Trade Me won’t pay an interim dividend as the $2.56 billion takeover deal with British private equity firm Apax Partners means the online auction site is likely to leave the NZX. 

The board decided against making the payment, which needs approval from Apax, saying the tax implications were such that it would be detrimental to some shareholders. However, if the $6.45 per share scheme implementation agreement doesn’t get over the line, the board will consider declaring a special dividend, chair David Kirk said. 

Forsyth Barr analyst Matt Henry had forecast a dividend of 10 cents per share, which would have been up from 9.1 cents a year earlier. 

“We carefully considered what is best for our shareholders and, while payment of an interim dividend would benefit some, it would also negatively impact others due to individual tax circumstances,” Kirk said in a statement. “After carefully considering the pros and cons, we don’t believe it’s in the best interests of our shareholders to pay a dividend at this time.” 

The Wellington-based company spent $5.8 million on the upcoming transaction and an unsuccessful rival bid from private equity firm Hellman & Friedman, which knocked Trade Me’s bottom line. That included $3 million transaction fee for Goldman Sachs Australia, Trade Me’s financial adviser, which stands to get another $7 million on the implementation of the Apax deal. 

Trade Me’s net profit fell to $44.4 million in the six months ended Dec. 31, from $46.4 million a year earlier. Stripping out the one-off transaction costs, operating earnings were up 8.1 percent $50.2 million on a 7.3 percent increase in revenue to $132.2 million.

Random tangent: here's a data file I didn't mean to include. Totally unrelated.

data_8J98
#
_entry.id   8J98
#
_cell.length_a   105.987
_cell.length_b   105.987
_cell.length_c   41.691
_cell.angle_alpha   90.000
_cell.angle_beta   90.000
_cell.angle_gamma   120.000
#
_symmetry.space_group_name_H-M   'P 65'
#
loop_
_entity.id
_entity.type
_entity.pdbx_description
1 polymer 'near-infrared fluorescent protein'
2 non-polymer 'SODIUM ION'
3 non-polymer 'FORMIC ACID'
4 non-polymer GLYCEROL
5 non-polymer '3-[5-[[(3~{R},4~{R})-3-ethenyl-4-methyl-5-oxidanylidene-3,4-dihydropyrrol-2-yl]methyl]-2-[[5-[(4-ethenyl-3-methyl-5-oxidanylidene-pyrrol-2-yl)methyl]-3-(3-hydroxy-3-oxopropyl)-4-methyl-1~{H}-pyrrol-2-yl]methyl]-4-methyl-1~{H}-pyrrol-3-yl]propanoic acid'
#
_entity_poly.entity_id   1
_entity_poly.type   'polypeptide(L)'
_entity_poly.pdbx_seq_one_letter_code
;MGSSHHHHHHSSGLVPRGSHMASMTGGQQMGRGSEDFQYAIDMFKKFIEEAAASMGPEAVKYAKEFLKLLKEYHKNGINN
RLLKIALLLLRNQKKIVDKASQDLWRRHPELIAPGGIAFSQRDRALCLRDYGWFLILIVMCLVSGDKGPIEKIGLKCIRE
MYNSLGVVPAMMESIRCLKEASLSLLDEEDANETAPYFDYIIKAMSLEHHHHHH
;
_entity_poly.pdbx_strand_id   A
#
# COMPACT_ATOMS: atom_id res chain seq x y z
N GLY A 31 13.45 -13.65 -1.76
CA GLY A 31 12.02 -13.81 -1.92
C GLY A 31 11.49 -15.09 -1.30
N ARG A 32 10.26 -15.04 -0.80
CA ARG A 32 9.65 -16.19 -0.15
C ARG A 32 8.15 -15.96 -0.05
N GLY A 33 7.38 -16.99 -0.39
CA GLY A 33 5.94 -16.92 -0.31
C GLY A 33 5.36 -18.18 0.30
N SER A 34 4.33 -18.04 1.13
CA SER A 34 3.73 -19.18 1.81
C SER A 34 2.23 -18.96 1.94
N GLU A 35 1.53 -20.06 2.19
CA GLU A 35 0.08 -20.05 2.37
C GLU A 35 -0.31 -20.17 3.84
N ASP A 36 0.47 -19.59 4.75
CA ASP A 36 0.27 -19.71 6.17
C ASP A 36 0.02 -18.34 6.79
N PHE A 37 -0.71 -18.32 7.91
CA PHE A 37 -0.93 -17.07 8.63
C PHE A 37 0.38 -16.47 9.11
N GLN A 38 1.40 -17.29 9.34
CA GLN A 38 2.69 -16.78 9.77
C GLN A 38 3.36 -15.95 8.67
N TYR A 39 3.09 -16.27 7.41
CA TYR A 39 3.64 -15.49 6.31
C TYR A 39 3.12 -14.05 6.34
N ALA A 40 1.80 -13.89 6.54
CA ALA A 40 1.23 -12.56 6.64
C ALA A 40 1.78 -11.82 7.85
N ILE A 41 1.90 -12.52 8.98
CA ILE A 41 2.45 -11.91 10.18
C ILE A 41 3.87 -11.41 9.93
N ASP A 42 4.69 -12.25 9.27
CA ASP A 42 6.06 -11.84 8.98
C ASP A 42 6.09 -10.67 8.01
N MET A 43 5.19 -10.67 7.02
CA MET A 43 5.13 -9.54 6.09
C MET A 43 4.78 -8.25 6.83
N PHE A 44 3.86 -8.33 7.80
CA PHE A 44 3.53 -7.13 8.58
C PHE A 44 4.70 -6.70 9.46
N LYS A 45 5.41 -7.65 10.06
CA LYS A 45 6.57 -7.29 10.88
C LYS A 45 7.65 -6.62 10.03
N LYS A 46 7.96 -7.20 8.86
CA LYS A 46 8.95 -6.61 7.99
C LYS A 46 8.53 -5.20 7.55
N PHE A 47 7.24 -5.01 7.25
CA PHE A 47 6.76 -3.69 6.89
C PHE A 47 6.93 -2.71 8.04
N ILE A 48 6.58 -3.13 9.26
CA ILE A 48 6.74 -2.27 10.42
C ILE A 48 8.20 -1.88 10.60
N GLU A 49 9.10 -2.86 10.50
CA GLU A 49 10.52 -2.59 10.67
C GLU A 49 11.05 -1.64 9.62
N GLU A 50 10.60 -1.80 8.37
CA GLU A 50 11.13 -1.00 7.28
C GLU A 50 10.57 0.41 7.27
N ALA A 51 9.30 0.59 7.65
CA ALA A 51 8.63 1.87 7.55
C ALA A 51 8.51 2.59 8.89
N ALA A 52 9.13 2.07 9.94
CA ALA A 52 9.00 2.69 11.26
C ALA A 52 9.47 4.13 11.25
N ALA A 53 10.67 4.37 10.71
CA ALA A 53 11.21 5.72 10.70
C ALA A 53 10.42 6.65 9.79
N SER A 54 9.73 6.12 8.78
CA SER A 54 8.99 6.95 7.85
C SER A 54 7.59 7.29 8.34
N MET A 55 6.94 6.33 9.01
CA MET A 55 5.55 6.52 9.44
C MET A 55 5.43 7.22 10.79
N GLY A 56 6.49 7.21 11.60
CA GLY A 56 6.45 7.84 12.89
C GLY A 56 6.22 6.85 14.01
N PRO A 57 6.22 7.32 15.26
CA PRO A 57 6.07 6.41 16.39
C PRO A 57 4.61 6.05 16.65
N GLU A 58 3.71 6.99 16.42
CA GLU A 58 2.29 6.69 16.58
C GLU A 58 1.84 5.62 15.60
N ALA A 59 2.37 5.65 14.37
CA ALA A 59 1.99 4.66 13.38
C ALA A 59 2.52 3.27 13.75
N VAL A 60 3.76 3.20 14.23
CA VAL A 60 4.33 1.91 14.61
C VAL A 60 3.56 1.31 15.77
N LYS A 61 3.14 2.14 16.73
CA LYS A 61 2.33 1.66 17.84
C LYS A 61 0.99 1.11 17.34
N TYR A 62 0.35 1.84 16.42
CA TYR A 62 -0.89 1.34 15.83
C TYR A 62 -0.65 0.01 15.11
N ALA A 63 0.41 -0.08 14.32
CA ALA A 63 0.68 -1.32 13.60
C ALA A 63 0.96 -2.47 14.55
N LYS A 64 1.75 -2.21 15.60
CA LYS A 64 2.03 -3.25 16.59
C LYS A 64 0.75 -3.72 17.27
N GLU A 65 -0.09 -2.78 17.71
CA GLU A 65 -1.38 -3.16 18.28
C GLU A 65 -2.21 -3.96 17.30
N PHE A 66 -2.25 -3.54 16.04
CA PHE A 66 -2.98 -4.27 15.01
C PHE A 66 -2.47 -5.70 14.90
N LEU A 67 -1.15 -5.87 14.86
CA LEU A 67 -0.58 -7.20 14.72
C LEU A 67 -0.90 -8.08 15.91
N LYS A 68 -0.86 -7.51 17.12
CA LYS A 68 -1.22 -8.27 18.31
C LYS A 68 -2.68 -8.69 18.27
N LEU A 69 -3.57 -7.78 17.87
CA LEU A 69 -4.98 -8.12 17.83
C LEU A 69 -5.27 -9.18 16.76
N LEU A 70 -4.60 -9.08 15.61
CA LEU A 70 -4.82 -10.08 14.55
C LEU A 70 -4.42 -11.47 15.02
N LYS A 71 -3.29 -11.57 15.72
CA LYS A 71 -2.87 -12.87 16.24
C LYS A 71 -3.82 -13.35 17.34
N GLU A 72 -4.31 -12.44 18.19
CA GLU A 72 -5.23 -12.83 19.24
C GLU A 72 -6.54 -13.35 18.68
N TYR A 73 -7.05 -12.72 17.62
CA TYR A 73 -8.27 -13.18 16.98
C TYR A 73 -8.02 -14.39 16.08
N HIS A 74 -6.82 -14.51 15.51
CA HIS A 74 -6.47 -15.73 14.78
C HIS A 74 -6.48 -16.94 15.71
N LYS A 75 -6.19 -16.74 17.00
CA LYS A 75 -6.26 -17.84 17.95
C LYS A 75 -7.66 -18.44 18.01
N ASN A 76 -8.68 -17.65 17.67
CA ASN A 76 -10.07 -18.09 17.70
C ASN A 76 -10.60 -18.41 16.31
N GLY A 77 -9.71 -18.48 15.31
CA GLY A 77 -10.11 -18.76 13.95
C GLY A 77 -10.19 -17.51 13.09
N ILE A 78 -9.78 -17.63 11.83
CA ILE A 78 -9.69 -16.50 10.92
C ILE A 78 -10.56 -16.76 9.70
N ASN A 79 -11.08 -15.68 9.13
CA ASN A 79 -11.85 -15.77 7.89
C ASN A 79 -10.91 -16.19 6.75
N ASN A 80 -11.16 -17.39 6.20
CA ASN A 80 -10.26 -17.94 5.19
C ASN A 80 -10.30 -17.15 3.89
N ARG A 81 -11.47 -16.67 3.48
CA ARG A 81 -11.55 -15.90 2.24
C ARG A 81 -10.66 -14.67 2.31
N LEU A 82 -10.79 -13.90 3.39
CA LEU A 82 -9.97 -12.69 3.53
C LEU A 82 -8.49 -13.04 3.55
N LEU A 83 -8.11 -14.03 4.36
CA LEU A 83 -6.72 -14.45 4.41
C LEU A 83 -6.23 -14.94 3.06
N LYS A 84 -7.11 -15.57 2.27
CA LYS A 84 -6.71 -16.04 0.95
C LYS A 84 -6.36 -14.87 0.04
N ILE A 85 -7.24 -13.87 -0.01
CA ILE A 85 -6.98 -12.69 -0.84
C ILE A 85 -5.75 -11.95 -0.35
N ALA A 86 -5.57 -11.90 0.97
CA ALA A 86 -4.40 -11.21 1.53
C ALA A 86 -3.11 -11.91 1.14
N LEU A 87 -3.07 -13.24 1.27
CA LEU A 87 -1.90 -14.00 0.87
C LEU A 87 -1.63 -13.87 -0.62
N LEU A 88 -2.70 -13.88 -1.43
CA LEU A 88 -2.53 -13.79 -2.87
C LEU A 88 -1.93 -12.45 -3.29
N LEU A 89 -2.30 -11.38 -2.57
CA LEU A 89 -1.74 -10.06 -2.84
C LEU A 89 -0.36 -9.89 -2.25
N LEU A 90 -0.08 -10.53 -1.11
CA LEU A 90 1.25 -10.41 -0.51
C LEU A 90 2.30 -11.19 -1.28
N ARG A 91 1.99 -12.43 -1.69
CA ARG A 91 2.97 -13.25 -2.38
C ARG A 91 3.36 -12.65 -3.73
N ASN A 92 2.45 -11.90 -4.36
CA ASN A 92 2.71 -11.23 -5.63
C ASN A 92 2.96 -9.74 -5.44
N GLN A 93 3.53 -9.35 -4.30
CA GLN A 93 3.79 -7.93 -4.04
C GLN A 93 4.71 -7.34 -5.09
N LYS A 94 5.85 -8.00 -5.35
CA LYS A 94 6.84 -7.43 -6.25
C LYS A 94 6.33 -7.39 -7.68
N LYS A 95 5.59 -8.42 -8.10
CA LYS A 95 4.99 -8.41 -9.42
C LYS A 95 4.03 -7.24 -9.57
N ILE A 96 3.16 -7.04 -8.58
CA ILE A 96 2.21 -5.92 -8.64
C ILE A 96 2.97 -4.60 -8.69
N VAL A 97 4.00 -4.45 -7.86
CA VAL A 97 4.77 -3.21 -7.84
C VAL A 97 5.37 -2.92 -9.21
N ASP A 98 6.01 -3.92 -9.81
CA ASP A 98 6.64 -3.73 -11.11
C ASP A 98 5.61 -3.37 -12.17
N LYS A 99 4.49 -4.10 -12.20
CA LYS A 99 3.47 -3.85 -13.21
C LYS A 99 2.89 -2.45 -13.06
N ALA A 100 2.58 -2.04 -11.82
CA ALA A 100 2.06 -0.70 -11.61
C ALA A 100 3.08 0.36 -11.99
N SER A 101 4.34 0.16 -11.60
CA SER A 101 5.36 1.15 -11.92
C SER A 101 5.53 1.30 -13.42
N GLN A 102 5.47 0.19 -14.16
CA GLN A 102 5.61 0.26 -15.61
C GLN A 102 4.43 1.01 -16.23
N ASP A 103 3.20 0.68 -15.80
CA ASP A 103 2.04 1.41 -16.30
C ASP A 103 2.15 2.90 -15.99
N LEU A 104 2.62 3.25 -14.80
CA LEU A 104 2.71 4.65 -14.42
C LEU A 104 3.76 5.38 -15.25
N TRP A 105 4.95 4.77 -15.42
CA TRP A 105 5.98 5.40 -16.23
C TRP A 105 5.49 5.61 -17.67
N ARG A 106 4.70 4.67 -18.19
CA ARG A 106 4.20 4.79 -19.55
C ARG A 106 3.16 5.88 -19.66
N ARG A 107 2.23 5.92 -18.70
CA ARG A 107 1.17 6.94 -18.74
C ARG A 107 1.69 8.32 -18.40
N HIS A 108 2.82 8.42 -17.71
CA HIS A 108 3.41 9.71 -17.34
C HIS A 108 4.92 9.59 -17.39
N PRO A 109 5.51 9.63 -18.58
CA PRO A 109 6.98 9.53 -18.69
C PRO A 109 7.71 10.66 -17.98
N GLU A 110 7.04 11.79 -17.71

The company’s shareholders are likely to receive a notice of special meeting next month, where they will vote on whether to approve the deal. The notice will include an independent adviser’s report assessing the deal and will outline the board’s rationale for supporting the scheme. 

The shares last traded at $6.37, a discount to the takeover offer, and have jumped from $5.10 before the overseas interest emerged in November. 

A scheme of arrangement has a lower bar to get shareholders over the line, requiring 75 percent support and at least half the company’s votes cast, as opposed to the 90 percent acceptance threshold needed in a formal takeover to enforce mop-up provisions. The High Court and the Overseas Investment Office also need to approve the transaction.

Chief executive Jon Macdonald, who has stayed on past a planned December exit to help smooth the transition, said the latest period delivered record revenue with strong gains in its classifieds division. 

He affirmed annual earnings guidance for revenue and operating profit growth of 5-8 percent, implying revenue of revenue of $262.9-270.4 million and profit of $101.4-104.3 million. 

Trade Me’s classifieds division lifted earnings before interest, tax, depreciation and amortisation 12 percent to $52.3 million on a 13 percent increase in revenue to $77.1 million. That was driven by a 26 percent gain in property revenue, with Macdonald saying the ‘premium listing’ product had been well-received by real estate agent clients. 

Motor classifieds were up 8.8 percent, while jobs classifieds rose 7 percent. 

Trade Me’s general marketplace earnings were up 7.4 percent at $26.2 million, on a 4.8 percent increase in revenue to $37.1 million. 

Its other businesses, such as payments, insurance comparison, and general insurance, posted a 20 percent decline in earnings to $6.7 million on a 7.5 percent fall in revenue to $18 million. 

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